Even if the US authorities agree that the investment loans meet the criteria of the 1992 agreement they could also challenge the Europeans under WTO rules.

Analysts, such Tim Bennett at Morgan Stanley Dean Witter, estimate that total Airbus deliveries (which produce sales cash some two to three years after orders are booked) will be 350 in 2001, rising to around 450 by 2004. This compares with deliveries of 311 in 200. The one big worry on the Airbus side is that the cyclical decline in profits at US airlines will lead to cancellations of orders by airlines such as United and US Airways, with 150 order for single–aisle aircraft between them. Airbus also has a heavy exposure to the leasing companies, which account for about 30% of the company’s order book.

Leaving such worries aside, there is the fact that Airbus has confidently achieved the market share target framed by its former management Jean Pierson and acquired a 50% share of order intake in the market for civil jets of more than 100 seats. That is more than a matter for satisfaction in the Airbus camp, but an interesting indicator of its ability to carry on at this level or better. It should be remembered that the Airbus increase was obtained at a time when two thirds of the airborne fleet was Boeing, with a built–in bias towards continuing that split because of maintenance and training issues. It seems, however, that keen Airbus pricing and the inter–operability across the company’s company’s family of aircraft, ate away at this inbuilt Boeing advantage. The other big factor was that the A320 family has turned out to be a more attractive product than the 737NG, which was stuck with a narrower fuselage.

The rest of EADS

To get a quick impression of how important the rest of the company is: EADS is number one in the market for commercial space launchers; number two in helicopters; number two in missiles; number three in satellites; number three in military transports and number four in military aircraft through its 43% stake in Eurofighter and its 46.5% stake in Dassault, the partially–private French maker of fighters.

It has three strategic objectives: to be number two in aerospace and defence and number one or two in other business areas, while expanding business activities in all regional markets. Its ambitions in the aerospace field are helped by the fact that it now wins about 50% of orders in competition with Boeing for jets over and above 100 seats. In defence aerospace, its recent addition of Italy’s Alenia to its Matra Marconi joint ventures means that it is well–placed to challenge Raytheon and other American leaders in the defence missiles field.

The company is now organised into five divisions. One is Airbus, run by Noel Forgeard, an old Largardere figure, like Philippe Camus. The others consists of: military transport aircraft (essentially the project to build the A400m military transport); aeronautics (which means helicopters, regional aircraft, Eurofighter and other bits); space (which is launch vehicles, Astrium and other bits and pieces); defence and civil systems, which includes EADS missiles (just about to be put into MBDA) and defence electronics.

As if this divisional structure were not confusing enough, much of the business involved is actually part of joint ventures, notably with BAE. As part of the great bargaining round which accompanied the conversion of Airbus into a proper company, BAE had sought to establish equity stakes in several of the defence and space businesses, but gave up when it was clear that it would not get its way. The formation of Airbus as a proper company was the principal aim. At the last count, according to Hertrich, some 70% of EADS is bound into joint ventures.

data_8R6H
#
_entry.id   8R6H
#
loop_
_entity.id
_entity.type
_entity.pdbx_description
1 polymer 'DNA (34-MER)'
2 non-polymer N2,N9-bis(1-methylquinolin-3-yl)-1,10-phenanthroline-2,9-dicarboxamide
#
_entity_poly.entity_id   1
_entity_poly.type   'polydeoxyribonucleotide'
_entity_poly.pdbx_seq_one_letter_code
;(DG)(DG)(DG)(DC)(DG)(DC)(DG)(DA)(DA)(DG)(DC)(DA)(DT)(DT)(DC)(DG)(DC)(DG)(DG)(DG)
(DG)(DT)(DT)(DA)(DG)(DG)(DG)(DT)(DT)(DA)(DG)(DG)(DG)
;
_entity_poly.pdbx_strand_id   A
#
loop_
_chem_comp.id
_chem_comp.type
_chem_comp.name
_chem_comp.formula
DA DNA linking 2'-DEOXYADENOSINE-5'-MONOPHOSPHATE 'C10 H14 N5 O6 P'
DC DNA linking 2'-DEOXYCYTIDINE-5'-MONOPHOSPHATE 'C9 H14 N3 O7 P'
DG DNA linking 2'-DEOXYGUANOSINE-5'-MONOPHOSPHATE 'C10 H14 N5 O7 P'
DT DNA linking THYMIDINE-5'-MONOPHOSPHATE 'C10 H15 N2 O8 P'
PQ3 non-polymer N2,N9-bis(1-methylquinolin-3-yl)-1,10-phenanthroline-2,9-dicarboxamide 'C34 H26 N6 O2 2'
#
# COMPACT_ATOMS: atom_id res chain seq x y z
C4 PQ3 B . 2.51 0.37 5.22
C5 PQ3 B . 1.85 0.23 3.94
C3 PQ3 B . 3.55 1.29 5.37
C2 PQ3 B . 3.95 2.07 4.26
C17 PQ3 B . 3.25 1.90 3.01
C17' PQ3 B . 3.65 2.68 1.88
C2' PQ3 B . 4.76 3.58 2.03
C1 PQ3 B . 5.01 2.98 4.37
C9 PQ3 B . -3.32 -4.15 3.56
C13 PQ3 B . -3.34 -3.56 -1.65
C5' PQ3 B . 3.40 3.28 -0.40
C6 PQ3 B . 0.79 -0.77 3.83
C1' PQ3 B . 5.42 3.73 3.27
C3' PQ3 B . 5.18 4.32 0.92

Key prospects

Assuming that the A380 gets close to its sales targets and does not run into an aggressive trade war from George W. Bush determined to preserve Boeing’s hegemony, Airbus is well placed in the long term.

In the short term the cumbersome structure of EADS may not prove to such an obstacle as it first appeared. Dual–nationality at chairman and chief executive level has some important advantages — it needs a Frenchman to sell projects to the French government, and vice versa. Moreover, both Camus and Hertrich are essentially highly numerate finance people rather than romantic engineers.

EADS does have to find a way to develop more sales in America, beyond the inroads it has already made with the A320 family. It has already reached an important agreement with Northrup Grumman in defence electronics and won some other contracts for the US Navy with that company.

Perhaps the ultimate test for EADS will come when BAE, its partner in so many European defence activities (as well as in Airbus), eventually decides, as most analysts believe it will, to align itself more closely with Boeing. As part of its attempt to launch as the 747X, Boeing approached BAE to get it to build the wings. BAE was quite happy to find a way of accommodating both its Airbus partners and the Americans, but the project never got off the ground. Nevertheless, such dalliance shows one problem EADS has in keeping the European aerospace show on the road.

  2000 1999  
  pro-forma pro-forma Change
Revenues 24,208 22,553 7%
EBIT* 1,399 1,445 -3%
EBIT* adjusted for      
Sextant disposal 1,399 1,263 11%
Free cash flow 1,531 198 673%
Net income -909 -1,046 13%
Order intake 49,079 32,700 50%
Order backlog 131,874 102,400 29%
Employees (Year-end) 88,879 88,631 0%
Note: *pre goodwill and exceptionals, but inc Euro 262m of non-recurrent expenses.
  Revenues   EBIT**
  2000 1999   2000 1999
  pro-forma pro-forma   pro-forma pro-forma
Airbus** 14,856 12,639   1,412 925
Military Transport Aircraft 316 241   -63 -20
Aeronautics 4,704 4,280   296 202
Space 2,535 2,518   67 97
Defence & Civil Systems 2,909 3,830   -110 86
Eliminations/headquarters* -1,112 -955   -203 155
Total EADS Group 24,208 22,553   1,399 1,445
Note: *inc pro forma adjustments/intercompany transactions. **pre goodwill and excep- tionals, but including Euro 262m of non-recurrent expenses.


  Order intake   Order backlog
  2000 1999   2000 1999
  pro pro   pro pro
  forma forma   forma forma
Airbus** 34,158 20,700   104,387 79,500
Military Transport Aircraft 493 600   873 700
Aeronautics 8,322 4,900   13,067 8,800
Space 3,024 2,200   4,826 4,400
Defence & Civil Systems 3,857 4,300   9,722 9,000
Eliminations & headquarters* -775 0   -1,001 0
Total EADS Group 49,079 32,700   131,874 102,400
Note: *inc pro forma adjustments/intercompany transactions. **Based on catalog prices.